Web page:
He highlighted giving more value to professionals such as educators and nurses and all technical jobs ‘without which no modern society can thrive.’ ‘When we take care of our resources and public funds we would be able to make better and more responsible use of them, and support workers, the elderly and front-liners in the process.’ 

He said that this pledge to do his utmost to bring about new hope in the new year needs the help of voters. He also paid tribute to all those who passed away due to COVID-19. 

He also addressed people suffering lower quality of life, saying that ‘we are with you all. We lived through this suffering alongside you and we want our country to stand by you, not only by remaining cautious when faced by the pandemic but also by recognising the sacrifices of front-liners.’ 


Photo Source: Robert Abela FB, Bernard Grech FB

COVID leading to six day delay in bank cheque clearing

COVID leading to six day delay in bank cheque clearing
Jan 1 2022 Share

After the Central Bank allowed banks to assist them due to COVID-19 staff shortages, cheques might be taking up to six days to clear and cash deposits up to three days as of Saturday. 

The relaxed clearing rules are part of a directive by the Central Bank which aims at ‘outlining banks’ contingency arrangements.’ 

The so-called Directive 17 has set the maximum outages allowed to banks as part of their contingency arrangements when providing essential services to their clients. These services include, among others, depositing and withdrawing cash, depositing, cashing and clearing cheques and bank drafts. 

The directive also gives banks more time to provide these services to clients whilst under contingency situations. This measure will come into effect as of Saturday 1st January 2022. 

The Central Bank revealed in a statement that the changes were being intended to help banks weather the current wave of COVID disruptions such as staff shortages and infection. 

The measures are:

1 – The amount time taken to clear cheques and drafts have been extended temporarily from three days to a maximum of six days.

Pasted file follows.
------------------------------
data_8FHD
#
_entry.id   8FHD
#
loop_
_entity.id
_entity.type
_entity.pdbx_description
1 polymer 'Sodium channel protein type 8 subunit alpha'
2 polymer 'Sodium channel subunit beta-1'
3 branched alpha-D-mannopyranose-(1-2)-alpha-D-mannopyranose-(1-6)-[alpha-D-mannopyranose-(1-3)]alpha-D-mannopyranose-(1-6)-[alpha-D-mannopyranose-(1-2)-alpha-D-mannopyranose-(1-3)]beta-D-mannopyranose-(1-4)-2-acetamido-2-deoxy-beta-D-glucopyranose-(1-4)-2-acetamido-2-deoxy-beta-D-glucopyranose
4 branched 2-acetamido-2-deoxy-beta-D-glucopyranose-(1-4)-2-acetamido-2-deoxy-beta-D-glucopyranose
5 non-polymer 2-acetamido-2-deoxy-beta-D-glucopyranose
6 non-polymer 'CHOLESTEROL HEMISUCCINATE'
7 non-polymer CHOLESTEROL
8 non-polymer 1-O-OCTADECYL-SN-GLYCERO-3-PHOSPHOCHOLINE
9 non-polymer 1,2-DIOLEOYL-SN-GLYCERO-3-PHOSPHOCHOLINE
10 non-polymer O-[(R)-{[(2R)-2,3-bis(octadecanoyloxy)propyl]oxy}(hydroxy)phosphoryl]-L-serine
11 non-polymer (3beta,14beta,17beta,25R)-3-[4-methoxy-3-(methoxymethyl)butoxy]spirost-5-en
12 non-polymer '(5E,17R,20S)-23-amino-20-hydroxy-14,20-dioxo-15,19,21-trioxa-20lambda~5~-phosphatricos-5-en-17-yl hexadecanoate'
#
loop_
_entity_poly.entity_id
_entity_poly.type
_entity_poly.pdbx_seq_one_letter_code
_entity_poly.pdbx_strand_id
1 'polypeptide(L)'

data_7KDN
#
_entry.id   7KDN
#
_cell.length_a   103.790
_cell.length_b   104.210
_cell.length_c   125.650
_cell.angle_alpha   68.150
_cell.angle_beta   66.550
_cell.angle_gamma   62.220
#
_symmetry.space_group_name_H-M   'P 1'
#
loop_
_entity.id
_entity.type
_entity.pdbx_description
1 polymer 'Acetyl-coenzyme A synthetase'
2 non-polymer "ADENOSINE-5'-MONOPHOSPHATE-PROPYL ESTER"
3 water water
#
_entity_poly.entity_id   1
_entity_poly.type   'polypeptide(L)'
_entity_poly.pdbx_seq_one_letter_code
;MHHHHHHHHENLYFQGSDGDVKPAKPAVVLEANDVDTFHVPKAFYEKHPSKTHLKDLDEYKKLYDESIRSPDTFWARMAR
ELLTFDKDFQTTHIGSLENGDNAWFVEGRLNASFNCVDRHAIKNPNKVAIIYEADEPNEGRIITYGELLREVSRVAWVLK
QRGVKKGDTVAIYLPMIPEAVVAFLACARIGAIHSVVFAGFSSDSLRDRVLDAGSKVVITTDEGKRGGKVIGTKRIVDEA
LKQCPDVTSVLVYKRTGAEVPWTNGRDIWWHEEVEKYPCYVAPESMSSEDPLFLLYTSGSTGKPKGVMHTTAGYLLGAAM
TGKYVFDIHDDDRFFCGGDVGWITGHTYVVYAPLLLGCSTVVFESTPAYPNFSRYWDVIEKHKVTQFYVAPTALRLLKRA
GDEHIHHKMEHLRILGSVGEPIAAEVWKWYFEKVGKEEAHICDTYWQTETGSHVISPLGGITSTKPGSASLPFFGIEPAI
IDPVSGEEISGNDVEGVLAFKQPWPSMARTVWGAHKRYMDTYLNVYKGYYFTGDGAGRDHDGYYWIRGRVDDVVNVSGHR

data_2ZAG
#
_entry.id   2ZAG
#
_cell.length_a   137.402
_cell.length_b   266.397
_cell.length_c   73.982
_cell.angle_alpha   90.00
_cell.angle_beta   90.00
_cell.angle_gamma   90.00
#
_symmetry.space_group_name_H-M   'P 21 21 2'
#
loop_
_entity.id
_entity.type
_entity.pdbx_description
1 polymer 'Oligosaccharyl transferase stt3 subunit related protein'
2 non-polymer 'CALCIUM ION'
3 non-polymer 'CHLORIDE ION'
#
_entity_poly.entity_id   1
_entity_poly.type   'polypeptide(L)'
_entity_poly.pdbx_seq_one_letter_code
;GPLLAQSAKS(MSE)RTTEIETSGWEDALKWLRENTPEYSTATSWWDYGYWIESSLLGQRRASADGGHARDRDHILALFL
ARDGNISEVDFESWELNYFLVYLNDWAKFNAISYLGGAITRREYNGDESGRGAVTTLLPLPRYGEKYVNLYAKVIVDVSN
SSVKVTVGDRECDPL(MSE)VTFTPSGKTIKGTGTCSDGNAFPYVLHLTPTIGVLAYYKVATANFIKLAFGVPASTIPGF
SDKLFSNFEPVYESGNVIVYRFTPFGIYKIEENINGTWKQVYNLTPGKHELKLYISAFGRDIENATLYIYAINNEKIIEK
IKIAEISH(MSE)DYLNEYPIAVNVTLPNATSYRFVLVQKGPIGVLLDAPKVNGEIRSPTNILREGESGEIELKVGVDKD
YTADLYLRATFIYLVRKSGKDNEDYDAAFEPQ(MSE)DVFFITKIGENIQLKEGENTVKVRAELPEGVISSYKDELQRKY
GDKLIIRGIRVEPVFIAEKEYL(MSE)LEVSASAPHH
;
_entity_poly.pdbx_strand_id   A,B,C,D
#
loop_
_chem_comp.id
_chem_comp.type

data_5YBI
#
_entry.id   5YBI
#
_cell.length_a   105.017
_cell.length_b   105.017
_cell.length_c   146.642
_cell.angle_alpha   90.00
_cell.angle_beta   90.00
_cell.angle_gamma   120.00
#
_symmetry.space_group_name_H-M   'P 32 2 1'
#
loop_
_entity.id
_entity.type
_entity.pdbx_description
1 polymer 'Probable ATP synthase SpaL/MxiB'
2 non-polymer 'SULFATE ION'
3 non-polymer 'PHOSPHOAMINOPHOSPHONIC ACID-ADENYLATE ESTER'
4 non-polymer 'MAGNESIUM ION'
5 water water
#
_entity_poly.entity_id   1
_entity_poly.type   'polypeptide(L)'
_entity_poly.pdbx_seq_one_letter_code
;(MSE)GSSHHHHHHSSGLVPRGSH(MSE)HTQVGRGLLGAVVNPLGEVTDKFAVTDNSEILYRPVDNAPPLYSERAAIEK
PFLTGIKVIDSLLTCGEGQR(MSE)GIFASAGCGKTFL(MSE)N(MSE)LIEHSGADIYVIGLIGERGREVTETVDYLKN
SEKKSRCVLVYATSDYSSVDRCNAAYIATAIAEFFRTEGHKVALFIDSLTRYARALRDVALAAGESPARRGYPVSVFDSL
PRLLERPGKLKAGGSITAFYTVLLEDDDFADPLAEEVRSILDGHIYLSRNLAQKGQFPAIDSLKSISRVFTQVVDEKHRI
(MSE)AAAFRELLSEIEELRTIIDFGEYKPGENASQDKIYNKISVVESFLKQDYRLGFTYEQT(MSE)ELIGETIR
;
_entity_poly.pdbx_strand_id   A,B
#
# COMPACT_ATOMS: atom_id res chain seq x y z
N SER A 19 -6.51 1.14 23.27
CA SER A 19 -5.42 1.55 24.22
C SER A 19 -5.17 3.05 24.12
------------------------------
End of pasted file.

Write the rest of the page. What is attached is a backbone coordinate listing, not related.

2 – Cash deposits may also take up to three days to clear.

3 – banks must still provide over the counter cash deposit services for all those customs who do not have access to alternatives such as ATMs. 


Israel moves forward with 4th COVID jab for vulnerable

Israel moves forward with 4th COVID jab for vulnerable
Jan 1 2022 Share

On Friday, Israel started giving the fourth COVID-19 booster shot to people with weakened immunity. 

This makes Israel one of the first countries in the world to do so as it hopes to curb a massive spike caused mainly by the Omicron variant. 

The drive began almost exactly one year after the country began a mass vaccination drive on the back of a data-sharing accord with pharmaceutical company Pfizer. 

Israel’s health ministry approved giving the fourth jab to immuno-compromised people on Thursday. This is the same day the authorities reported over 4,000 new cases of COVID-10 – a number Israel hadn’t recorded since September. 

With heart transplant patients being among the first to receive the new jab, residents of retirement homes and geriatric patients were added to the list to take the fourth dose on Friday. 

Prime Minister Naftali Bennett said that Israel will be a trailblazer for the fourth jab, after it became one of the first countries to offer the third shot to the general public. 

Chile also seems to be following suit in February, with Britain and Germany still contemplating the decision. Over four million people of Israel’s 9.2 million received three shots of the COVID-19 vaccine, with the health ministry not relenting in it’s fight against the pandemic. 

With Pfizer’s anti-COVID pill Paxlovid also making its way to Israel via a flight on Thursday, the country has so far registered a total of about 1.4 million cases and 8,243 deaths due to COVID. 


Photo Source: BBC